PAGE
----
And a surcharge for buying the ticket on the train. There are no ticket booths at the airport.

Septa: you are running a scam.

Out of principle I do not accept kindness from strangers, but long story short: I broke my principles and was assisted by an unemployed gentleman who - though I was on my guard - turned out to be entirely honest and kind, and got me out of a frustrating situation. Don't worry, he made a profit.

It has taken me a couple of days but I am starting to get a lay of the land here now. I have still only seen the city center area but it is growing on me.

Stendhal Syndrome is assured, however, when you visit the Philadelphia Museum of Arts. I spent no less that 20 minutes staring at Tintoretto's young self-portrait. The rooms are quite bare, but allow concentration on the works. Fine arts are displayed along side woodwork, maiolica plates, statuettes and more.
In the medieval galleries, the doors between rooms are actual abbey, monastery and church doors. The display is just brilliant. Again the walls remain quite bare other than the works, so taken as a whole the white space is noticeable. The focus goes straight to the works, which have to be admired in their own right.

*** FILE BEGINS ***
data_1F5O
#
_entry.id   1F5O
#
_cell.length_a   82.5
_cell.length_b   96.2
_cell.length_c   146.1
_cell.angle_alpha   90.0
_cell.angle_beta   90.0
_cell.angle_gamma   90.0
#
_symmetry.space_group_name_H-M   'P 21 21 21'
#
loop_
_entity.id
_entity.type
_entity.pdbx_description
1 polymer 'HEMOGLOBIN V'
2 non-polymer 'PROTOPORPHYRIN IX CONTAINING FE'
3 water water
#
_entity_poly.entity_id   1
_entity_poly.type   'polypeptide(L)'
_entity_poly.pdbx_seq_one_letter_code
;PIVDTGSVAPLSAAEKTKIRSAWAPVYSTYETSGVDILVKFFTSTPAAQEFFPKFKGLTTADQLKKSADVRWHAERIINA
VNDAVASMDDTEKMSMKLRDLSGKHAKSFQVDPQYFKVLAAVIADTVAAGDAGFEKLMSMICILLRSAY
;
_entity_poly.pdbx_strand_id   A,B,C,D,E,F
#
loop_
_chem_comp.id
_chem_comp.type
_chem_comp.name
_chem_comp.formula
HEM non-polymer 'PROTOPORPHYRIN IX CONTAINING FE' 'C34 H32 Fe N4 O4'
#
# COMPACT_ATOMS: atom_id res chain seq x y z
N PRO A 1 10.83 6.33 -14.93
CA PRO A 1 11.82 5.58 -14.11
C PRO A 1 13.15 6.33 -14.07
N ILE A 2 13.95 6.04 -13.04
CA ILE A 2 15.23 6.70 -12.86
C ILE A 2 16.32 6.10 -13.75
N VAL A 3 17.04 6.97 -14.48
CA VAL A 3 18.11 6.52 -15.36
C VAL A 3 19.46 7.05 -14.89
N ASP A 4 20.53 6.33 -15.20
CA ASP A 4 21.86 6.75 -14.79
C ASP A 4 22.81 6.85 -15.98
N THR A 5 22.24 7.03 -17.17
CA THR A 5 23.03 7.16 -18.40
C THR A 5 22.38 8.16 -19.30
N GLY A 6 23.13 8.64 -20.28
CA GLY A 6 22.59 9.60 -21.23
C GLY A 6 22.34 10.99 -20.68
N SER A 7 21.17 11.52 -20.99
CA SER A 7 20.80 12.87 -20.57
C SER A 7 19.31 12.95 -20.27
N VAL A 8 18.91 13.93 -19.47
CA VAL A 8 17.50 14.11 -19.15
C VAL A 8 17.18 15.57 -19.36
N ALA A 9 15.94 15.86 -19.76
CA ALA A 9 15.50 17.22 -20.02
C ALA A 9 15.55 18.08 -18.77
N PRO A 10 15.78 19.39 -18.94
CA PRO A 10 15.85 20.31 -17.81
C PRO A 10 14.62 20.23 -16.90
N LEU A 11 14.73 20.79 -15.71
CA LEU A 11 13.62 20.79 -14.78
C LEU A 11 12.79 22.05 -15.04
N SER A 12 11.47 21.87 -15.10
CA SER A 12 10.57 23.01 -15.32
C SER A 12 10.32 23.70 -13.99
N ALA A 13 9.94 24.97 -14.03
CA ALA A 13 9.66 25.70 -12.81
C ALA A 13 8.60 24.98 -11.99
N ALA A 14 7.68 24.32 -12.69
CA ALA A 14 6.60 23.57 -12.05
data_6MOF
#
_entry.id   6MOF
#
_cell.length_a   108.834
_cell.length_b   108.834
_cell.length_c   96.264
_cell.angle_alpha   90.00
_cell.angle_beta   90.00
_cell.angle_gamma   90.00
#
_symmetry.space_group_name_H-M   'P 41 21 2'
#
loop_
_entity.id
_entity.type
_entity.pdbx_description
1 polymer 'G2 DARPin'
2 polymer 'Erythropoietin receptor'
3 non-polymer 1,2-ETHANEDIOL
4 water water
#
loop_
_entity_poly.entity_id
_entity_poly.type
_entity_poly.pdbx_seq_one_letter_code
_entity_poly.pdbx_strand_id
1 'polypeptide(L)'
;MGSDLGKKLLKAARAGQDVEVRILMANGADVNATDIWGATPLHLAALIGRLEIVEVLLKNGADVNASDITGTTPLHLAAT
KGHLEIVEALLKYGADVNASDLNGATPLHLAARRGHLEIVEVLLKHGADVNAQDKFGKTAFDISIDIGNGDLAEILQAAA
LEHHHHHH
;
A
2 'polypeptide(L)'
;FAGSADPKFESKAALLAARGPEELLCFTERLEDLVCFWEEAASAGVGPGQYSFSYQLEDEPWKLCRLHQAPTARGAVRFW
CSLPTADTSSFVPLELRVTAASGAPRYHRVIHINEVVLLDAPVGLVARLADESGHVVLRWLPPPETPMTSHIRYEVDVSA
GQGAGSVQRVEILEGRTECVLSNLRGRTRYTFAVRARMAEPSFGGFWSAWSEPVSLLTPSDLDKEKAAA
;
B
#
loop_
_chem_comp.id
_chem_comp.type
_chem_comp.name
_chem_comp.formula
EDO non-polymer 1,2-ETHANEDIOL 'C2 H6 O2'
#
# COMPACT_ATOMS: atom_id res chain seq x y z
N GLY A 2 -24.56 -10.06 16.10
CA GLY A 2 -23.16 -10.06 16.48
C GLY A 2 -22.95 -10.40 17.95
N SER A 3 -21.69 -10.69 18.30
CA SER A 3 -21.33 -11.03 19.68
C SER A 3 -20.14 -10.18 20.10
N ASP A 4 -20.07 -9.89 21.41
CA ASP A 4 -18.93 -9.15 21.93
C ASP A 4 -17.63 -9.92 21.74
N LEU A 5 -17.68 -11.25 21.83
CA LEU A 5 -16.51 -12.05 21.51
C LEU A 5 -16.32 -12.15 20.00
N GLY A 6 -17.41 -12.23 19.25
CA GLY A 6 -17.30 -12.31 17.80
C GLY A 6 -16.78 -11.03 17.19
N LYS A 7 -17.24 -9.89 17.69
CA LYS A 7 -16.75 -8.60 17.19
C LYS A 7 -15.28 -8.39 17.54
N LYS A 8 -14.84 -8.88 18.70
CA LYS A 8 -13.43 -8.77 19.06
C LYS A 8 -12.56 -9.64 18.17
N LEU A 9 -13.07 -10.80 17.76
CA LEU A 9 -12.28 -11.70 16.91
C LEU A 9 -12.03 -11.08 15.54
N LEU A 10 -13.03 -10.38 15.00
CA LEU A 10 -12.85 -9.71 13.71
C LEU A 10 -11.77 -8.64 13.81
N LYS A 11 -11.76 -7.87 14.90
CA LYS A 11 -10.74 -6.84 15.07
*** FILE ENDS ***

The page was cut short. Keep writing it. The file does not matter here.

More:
There is an entire medieval courtyard displayed, complete with running fountain. And the Barberini tapestries are just hanging on the walls of the grand staircase. Without a care in the world.

All this, and all I actually visited were the European medieval and 1500-1850 galleries, with a quick tour through half of the Asian Art Galleries.

Monday, 13 July 2015

Food Faux Pas

This weekend I paid somebody a compliment which it turns out came across as an insult.

So, for the record: if I say your food is simple and delicious, I mean that as praise.

Not for nothing I did not grow up with a complex, hours-of-preparation, dozens-of-ingredients and drown-it-all-in-sauce French cuisine. Not that this option can not taste good as well. However if I am impressed by your few ingredients with a simple but perfectly executed preparation, that is high praise from me. I like to taste every ingredient in a dish, so it justifies its presence.

Ingredient selection, proper cooking method/timing and taste-as-you-go. Keys to a perfect dish. It's more than I can do.

Thursday, 9 July 2015

Congratulations #USWMNT

A belated congratulations to a great team who play beautiful soccer.

To everybody else: note that they are the USWNT - the US Women's National Team. Women. Not girls, not children: women. Strong, athletic, determined, ambitious and powerful women. Ok thanks bai.

Wednesday, 8 July 2015

Atlanta United FC